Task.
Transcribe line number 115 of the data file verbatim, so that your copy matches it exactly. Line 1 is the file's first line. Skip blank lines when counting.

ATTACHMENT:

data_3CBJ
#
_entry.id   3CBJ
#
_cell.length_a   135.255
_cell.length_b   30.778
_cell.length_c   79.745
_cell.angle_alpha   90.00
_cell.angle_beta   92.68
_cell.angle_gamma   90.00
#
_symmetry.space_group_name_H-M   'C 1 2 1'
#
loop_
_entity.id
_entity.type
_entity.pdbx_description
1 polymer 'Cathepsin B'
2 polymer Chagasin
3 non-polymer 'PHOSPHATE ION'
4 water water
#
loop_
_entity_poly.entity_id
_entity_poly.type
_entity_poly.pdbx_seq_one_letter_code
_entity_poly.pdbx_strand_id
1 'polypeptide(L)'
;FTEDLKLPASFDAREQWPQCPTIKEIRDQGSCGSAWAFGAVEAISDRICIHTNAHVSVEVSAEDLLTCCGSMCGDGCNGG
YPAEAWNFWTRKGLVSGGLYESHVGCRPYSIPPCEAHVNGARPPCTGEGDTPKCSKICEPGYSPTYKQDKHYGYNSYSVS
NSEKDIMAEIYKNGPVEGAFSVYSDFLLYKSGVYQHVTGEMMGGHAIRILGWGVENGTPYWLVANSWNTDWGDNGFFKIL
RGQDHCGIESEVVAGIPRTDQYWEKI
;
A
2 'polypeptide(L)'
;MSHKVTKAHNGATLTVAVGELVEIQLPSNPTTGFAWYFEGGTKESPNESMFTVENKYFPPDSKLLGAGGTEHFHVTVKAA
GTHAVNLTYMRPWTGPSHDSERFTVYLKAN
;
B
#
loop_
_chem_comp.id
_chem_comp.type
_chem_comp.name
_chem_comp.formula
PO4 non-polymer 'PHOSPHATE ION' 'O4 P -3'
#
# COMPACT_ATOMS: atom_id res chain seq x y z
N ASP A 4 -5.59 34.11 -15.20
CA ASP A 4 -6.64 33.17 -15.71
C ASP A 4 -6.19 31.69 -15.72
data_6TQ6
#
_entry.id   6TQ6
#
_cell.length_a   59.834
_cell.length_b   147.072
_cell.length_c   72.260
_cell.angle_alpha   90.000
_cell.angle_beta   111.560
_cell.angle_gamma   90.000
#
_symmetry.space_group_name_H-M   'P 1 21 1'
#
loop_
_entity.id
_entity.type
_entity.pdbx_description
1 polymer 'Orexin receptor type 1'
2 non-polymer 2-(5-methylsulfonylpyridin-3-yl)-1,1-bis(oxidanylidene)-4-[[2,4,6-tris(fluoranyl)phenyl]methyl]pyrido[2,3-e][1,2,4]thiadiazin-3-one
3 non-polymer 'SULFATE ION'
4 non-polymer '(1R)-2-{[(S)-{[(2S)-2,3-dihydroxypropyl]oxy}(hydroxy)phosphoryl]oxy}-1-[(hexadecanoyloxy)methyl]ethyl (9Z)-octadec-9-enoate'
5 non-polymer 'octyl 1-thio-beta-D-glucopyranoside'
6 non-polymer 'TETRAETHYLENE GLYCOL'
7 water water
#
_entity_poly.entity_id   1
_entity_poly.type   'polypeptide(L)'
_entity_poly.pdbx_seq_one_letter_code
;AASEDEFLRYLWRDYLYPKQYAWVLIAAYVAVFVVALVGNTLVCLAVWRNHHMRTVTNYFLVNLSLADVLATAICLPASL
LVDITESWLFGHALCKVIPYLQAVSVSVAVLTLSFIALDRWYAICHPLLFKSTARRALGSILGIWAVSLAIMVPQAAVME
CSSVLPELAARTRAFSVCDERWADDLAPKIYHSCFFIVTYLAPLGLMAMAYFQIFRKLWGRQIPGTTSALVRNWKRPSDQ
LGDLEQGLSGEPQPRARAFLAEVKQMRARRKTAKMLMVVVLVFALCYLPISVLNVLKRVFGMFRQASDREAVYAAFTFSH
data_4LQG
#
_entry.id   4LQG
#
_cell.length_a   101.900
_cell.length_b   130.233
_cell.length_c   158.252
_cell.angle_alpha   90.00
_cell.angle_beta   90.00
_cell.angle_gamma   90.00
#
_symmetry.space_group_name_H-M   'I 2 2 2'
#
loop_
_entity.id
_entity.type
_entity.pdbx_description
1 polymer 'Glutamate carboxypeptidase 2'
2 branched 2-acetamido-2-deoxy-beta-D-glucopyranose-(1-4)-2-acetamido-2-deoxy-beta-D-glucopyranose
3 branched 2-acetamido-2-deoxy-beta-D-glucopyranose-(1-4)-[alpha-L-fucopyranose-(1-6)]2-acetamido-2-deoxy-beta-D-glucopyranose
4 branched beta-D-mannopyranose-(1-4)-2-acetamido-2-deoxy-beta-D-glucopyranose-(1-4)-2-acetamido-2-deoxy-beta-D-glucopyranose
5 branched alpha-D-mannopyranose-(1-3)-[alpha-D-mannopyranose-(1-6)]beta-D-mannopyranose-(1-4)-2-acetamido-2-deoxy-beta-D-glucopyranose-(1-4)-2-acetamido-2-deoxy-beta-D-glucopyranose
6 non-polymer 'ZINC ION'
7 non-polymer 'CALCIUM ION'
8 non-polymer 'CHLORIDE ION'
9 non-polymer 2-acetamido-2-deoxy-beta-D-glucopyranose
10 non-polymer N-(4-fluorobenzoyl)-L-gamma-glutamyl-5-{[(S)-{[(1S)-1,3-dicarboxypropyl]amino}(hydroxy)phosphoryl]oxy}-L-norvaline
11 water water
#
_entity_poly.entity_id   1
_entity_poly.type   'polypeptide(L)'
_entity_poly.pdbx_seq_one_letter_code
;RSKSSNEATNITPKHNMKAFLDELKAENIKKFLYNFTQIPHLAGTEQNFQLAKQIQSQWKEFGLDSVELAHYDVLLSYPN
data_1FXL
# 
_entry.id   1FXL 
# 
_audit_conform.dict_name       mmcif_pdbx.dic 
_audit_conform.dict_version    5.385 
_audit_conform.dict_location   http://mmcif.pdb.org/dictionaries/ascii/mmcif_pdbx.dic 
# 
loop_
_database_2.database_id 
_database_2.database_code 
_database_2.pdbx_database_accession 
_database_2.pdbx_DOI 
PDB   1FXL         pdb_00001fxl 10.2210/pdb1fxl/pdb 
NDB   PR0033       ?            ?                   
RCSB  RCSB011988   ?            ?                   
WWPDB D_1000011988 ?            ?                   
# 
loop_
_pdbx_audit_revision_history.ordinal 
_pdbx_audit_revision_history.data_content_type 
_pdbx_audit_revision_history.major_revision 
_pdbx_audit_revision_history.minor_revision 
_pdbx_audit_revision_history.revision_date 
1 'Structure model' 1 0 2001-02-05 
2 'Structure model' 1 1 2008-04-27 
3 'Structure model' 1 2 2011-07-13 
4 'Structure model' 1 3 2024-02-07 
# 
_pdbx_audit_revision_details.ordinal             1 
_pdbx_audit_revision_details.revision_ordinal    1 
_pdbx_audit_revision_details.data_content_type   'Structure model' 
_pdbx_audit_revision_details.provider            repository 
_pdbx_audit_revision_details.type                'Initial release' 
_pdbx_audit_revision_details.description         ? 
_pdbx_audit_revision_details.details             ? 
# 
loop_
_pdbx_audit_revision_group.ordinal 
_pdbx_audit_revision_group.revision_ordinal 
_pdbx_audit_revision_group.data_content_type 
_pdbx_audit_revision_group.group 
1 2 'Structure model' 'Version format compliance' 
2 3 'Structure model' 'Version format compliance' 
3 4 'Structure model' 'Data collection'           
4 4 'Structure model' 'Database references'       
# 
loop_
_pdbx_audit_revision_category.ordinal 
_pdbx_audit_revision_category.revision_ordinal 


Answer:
_entity_poly.pdbx_seq_one_letter_code